In the modification shown in Fig. 6, in which the motor is supported upon a table 21, a pad of rubber 22 is secured by screws 23 to the base of the motor, and between said pad and the table is interposed a second pad of rubber, said two pads being secured to the table by means of bolts 24.
In the modification shown in Fig. 7 the motor is suspended from abracket 25 bya spring 26, other springs 27 28 being provided to prevent the motor swinging out of place, while said springs absorb or destroy the vibration communicated to the motor.
In the modification shown in Fig. 8 the side spring 27 is omitted and in that shown in Fig. 9 the lower spring 28 is also omitted. In both of these modifications the motor is prevented from turning about its vertical axis by means of a rod 29, loosely connected at one end with a sleeve 30 at the end of the motor opposite to the eccentric plate and at the other end with the terminal end of the massage-rod 13. This contrivance prevents the motor from swinging around, which it would otherwise do by reason of the repeated vibrations imparted thereto, while at the same time the looseness of the connection between the rods 29 13 prevents absorption of the latter.
In Fig. 10 I have shown a further modifioation, in which the motor is mounted upon an arm 31, extending from a tube 32, rotatably mounted upon the standard 1, said arm and motor being balanced by a second arm 33 and a counterbalance-weight 34, carried uponthe end of said arm 33. The motor is rotatably mounted upon the end of the arm 31, being secured thereto by means of a screw 35, metallic washers 36 37 being placed around said screw-stem and at the ends of a T-piece 38 and a sleeve 39, rubber washers 40 being interposed between said metallic washers and the motor and head of the screw to absorb vibration. The above construction is very advantageous, in that it gives a wide extent for the point of application of the massageterminal without changing the position of the standard.
In Fig. 13 I have shown a massage-machine operated by a water wheel, (shown at 41.) Said water-wheel is inclosed in a casing 42, having a water inlet and nozzle 43 and wateroutlet 44, to which are connected rubber tubes 45 46, one of which, 47, is attached to a faucet 48, while the other discharges into a basin 49. The base of the casing is attached by rods to a sleeve or cup 51, passing over the end of the standard 1 and supported thereon by the spring 52. 'In this case also the spacing-rod 29 is provided for the purpose, as before, of preventing the motor turning away from the massage-terminal about its vertical axis. It is evidently immaterial for the desired result whether the spacing-rod be loosely connected at both ends, as described, or at only one end, as in either case the motor is prevented from turning upon its axis without vibration being destroyed by said spacing-rod.
I claim 1. A massage-machine comprising a movable standard or support, a motor'resiliently mounted upon said support, a massage-terminal, and a flexible rod supporting said terminal, and connected with the shaft of the motor to impart vibration to the terminal from the rotation of said shaft, substantially as described.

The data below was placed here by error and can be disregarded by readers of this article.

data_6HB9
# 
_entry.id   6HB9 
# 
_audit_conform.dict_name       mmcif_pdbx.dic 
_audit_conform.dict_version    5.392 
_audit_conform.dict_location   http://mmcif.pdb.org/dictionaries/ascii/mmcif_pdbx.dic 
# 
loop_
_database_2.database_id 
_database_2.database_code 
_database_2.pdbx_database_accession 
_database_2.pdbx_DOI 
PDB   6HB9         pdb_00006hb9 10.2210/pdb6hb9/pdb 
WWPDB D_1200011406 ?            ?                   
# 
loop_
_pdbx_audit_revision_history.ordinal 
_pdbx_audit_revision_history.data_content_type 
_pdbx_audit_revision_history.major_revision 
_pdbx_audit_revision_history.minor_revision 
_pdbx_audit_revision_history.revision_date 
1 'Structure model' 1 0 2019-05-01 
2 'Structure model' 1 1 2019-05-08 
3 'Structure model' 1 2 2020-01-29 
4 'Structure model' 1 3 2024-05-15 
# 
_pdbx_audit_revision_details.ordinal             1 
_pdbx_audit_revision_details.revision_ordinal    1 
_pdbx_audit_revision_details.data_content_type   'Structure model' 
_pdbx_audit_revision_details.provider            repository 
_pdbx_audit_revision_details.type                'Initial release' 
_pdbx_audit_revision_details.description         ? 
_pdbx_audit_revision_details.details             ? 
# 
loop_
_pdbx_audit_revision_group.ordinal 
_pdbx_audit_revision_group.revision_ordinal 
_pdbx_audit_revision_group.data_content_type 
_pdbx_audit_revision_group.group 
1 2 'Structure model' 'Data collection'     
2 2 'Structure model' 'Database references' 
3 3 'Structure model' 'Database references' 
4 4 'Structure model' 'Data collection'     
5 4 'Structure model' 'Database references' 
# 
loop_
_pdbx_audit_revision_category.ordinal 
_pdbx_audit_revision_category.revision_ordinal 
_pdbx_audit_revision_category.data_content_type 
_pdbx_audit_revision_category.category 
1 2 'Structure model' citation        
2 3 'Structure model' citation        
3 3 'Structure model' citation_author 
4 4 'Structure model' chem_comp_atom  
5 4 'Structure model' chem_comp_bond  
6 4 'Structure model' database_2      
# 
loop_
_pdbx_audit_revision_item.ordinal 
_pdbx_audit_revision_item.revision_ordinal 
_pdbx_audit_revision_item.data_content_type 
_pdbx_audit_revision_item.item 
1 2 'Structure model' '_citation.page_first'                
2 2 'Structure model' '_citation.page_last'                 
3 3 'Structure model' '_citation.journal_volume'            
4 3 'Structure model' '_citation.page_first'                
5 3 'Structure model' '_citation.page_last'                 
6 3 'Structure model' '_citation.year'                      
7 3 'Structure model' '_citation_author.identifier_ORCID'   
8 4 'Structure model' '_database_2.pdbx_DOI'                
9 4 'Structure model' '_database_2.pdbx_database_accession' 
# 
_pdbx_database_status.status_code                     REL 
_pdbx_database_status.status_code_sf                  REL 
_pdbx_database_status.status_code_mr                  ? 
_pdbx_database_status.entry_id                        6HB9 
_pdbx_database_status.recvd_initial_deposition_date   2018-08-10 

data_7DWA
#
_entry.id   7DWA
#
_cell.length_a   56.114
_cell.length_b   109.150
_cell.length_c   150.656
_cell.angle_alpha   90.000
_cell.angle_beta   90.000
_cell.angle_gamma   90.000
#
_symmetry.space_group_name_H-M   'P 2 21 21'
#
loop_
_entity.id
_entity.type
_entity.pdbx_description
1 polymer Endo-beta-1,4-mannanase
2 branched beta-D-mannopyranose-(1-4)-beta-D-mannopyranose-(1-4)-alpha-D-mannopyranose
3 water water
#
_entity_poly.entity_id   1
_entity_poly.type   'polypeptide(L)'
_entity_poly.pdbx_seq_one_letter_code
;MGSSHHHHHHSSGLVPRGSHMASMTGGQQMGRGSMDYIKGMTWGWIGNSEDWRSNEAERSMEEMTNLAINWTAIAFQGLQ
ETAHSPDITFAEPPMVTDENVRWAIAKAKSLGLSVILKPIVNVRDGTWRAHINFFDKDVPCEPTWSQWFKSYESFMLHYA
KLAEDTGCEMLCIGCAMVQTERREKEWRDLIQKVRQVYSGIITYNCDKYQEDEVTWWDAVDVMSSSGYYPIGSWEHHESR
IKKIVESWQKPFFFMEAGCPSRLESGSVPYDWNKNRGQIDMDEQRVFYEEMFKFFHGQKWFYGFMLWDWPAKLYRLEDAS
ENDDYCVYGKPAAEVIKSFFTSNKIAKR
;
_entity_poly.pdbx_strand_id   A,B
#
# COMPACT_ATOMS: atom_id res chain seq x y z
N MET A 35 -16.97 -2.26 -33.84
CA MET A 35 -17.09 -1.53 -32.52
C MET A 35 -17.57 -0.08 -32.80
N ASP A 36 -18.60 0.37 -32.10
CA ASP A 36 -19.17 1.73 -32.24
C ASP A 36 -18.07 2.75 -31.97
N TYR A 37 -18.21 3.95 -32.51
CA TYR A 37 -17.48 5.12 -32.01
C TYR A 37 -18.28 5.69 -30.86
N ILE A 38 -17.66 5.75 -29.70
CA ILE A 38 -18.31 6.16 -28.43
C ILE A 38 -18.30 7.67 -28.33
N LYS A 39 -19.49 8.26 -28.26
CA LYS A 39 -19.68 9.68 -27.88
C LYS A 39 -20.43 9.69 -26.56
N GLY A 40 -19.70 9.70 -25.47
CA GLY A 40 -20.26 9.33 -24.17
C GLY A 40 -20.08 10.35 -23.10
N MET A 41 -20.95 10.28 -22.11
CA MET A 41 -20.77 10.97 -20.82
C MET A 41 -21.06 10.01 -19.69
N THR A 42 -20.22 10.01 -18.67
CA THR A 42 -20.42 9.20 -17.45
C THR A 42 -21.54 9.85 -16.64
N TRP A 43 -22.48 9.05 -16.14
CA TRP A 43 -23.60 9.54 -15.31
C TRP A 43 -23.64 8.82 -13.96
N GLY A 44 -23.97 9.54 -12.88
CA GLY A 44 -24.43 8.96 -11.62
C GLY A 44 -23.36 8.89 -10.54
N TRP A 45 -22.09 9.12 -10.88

2. A massage-machine comprising a motor, a massage-terminal, a connection between said motor and terminal for imparting Vibration to the latter, and a resilient support for the motor provided with means for controlling angular displacement of the motorrelatively to said terminal, substantially as described.
3. A massage-machine comprising a motor,
a massage-terminal, a massage-rod for supporting said terminal, an eccentric connection between the shaft of the motor and the inner end of the rod, and a spacing device loosely connecting the outer or terminal end of said massage-rod with the other end of the motor, substantially as described.
4. A massage-machine comprising a motor,
a standard therefor, an extension of the standard above said motor arranged to support conductors to said motor, of the power for operating the same and a massage-terminal having an eccentric connection with said motor, substantially as described.
5. A massage-machine comprising a motor, a support therefor by means of which the motor is supported rotatably about a vertical axis, a massage-terminal, a massage-rod for supporting said terminal, an eccentric connection between the shaft of the motor, and the inner end of the rod, and a spacing device loosely connecting the outer or terminal end of said massage-rod with the other end of the motor, substantially as described.
6. A massage-machine comprising a standard,a tn be rotatably mounted upon said standard,an arm extending laterally from said tube, a motor resiliently supported upon the end of said arm, and a massage-terminal having an eccentric connection with said motor, substantially as described.
7. A massage-machine comprising a standard, a lateral arm rotatable about said standard, a motor rotatably supported upon the end of said arm, anda massage-terminal having an eccentric connection with said motor, substantially as described.
In witness whereof I have hereunto set my hand in the presence of two subscribing witnesses.
FRANCIS M. WRIGHT, BESSIE GORFINKEL.